Video formats... ah, the formidable foe that is always able to detract even the sturdiest of the techies. The problem is, with the diversity of our portable gadgets and operating systems, coupled with big corporations wanting to cash-in on any and everything, the number of video formats out there is incredible.
Now, to the average PC user, wanting to play that viral video sent via email from Bob the IT guy, there is an inevitable sense of frustration when, no matter how hard they try to get it to work, the damn file won't play. I'll admit that I've been in that situation more than often.
The reason to this is that the most common media players - Windows Media Player, Quicktime, iTunes etc. don't have the necessary codecs installed in order for them to read and understand the file. So, they do what they know best: pop-up a confusing error dialog along the lines of "The file [insert name here] can't be opened" coupled with either some weird numbers or a strange error code.
Today, thanks once again to my cousin Nitesh (big ups to him for letting me know about this and the previous post) I have for you a solution to all your video woes. It's a video codec package called the K-Lite Mega Codec Package (what a name...)
One of the main good things about this package is that, as the site says, it's all about being user-friendly and being able to set you up quickly so that you can watch your favourite films. Furthermore, it is updated frequently, so you can be sure that you're covered in terms of bugs and having the latest codecs.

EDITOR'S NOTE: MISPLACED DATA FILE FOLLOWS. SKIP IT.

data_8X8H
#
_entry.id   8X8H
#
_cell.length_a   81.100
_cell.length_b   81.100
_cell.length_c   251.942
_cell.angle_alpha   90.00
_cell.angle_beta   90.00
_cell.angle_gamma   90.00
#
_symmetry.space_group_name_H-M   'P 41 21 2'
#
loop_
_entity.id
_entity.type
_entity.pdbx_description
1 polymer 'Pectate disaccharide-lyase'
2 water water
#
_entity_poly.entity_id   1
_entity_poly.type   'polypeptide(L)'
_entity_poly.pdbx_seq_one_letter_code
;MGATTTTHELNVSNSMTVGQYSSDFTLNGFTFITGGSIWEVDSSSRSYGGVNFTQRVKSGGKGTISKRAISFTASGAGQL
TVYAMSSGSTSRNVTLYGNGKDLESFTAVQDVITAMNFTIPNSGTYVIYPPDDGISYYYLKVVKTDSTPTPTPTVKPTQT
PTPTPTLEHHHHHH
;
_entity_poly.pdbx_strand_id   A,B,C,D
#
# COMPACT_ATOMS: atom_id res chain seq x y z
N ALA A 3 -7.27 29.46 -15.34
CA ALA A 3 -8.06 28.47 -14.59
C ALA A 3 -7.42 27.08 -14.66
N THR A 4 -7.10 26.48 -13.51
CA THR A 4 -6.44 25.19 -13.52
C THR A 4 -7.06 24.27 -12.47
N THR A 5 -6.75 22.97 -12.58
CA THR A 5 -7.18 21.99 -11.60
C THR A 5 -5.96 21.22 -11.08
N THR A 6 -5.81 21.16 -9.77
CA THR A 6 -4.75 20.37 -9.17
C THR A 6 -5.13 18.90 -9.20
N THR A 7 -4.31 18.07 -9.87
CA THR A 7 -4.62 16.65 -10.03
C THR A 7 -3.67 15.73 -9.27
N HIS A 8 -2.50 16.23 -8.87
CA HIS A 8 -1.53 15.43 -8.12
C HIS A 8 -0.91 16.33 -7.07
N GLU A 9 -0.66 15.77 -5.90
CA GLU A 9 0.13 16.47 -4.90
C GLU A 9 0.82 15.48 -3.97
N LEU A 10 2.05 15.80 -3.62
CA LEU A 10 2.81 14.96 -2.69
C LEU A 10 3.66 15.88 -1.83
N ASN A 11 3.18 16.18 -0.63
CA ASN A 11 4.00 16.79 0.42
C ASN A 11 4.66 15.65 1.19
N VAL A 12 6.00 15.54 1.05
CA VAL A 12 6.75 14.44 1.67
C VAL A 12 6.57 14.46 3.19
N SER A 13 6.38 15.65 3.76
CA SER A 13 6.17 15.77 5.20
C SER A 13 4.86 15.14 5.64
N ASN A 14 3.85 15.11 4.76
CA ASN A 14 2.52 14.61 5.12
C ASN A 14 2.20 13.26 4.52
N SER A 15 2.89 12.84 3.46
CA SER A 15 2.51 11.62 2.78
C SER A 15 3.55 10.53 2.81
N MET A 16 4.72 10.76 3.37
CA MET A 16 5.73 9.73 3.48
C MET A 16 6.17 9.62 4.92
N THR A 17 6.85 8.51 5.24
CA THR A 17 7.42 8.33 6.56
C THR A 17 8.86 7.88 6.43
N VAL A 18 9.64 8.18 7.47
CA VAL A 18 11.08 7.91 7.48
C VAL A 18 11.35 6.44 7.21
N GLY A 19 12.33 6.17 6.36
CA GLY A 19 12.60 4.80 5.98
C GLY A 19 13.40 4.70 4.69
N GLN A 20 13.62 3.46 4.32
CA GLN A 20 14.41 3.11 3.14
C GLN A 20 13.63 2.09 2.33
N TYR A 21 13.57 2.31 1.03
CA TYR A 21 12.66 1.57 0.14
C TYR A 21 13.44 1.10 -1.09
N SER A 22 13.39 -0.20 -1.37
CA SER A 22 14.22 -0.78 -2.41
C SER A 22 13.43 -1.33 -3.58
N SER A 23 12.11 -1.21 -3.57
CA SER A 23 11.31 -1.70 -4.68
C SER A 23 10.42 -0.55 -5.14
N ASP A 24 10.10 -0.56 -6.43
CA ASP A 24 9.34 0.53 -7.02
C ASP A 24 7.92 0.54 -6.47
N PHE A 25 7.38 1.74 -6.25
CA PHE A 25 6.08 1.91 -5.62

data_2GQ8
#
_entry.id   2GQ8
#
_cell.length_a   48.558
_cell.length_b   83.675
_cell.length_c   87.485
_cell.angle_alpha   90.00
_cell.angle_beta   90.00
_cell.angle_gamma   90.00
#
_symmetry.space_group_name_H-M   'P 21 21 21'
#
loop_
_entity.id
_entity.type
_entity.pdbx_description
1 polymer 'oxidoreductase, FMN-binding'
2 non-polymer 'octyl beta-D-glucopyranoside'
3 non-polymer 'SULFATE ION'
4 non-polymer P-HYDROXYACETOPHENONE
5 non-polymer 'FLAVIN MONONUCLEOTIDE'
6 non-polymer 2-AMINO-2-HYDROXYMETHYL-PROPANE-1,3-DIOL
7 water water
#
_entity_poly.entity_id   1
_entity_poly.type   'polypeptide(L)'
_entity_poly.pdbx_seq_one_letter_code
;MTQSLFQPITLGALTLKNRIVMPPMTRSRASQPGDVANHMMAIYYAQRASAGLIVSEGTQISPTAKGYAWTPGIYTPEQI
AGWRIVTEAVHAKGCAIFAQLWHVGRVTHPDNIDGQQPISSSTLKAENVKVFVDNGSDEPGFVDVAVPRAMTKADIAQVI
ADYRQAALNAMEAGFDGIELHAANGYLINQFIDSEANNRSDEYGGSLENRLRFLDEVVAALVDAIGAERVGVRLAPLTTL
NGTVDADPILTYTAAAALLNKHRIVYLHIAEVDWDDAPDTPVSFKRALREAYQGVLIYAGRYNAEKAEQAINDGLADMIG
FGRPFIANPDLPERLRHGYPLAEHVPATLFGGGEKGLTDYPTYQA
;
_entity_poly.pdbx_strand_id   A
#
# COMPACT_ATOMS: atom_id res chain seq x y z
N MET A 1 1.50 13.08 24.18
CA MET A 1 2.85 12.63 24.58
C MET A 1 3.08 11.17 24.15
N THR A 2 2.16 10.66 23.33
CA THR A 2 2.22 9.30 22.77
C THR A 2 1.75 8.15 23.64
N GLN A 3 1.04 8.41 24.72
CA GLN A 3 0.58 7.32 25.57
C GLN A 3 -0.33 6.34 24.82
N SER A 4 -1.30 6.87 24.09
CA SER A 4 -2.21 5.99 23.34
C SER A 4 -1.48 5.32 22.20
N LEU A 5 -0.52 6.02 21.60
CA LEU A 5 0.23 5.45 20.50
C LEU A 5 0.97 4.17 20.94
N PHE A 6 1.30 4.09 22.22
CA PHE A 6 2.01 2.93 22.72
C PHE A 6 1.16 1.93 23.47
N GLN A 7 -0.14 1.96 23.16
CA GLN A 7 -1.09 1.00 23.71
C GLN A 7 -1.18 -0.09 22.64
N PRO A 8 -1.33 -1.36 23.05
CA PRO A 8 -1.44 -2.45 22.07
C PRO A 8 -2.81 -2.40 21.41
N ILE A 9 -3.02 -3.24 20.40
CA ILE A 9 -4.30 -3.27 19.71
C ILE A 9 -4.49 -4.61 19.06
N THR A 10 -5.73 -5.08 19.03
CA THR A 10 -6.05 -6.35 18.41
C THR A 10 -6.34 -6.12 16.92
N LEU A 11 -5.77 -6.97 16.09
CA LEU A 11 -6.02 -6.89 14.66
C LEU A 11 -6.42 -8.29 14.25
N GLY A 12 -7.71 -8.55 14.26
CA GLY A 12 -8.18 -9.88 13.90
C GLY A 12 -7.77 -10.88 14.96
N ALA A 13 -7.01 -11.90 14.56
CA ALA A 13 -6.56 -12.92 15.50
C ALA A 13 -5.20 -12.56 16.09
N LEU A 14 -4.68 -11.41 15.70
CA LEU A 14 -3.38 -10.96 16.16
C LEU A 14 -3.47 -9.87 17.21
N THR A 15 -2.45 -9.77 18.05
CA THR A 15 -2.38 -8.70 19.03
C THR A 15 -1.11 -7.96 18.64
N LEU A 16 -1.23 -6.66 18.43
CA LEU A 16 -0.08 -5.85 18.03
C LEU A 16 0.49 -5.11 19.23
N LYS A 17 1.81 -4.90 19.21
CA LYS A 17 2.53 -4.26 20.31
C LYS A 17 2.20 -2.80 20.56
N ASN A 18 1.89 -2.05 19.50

So, how does this whole thing work? Well, firstly, it comes in a few "variants": basic, standard, full, corporate and mega. For personal use, I'd recommend you get the Basic package. This covers you for all the popular formats that you're likely to encounter; as you're probably not working in the professional film and audio field, I'm guessing you're not gonna want to be worrying about playing VFW/ACM codecs - wait, what? Yeah, like I said, just keep it simple and basic, and you'll be fine.
If, however, you're the mega-crazy techie that's working with a myriad of formats - perhaps even at the same time (if that's even possible!) then you're better off with the Mega package.
Once you've downloaded the variant of your choice, the next step is to run the downloaded file. After following the instructions from the installer, you should be good to go. Along with the package comes an application called Windows Media Classic, and, according to Nitesh, this "one-stop-shop for playing files" was a lifesaver for him.
At this point in time, I have yet to try it, as I'm currently working in Mac OS X Leopard, although I do believe that a release for the Mac system is available with Quicktime codecs. Nevertheless, this is sure to put aside the issues of having to play the million-and-one file formats that we consumers have to contend with daily.
To get the KLM codec package, visit this website. To learn more about it, click here.
Don't forget to drop a line in the comments if you have any thoughts about this.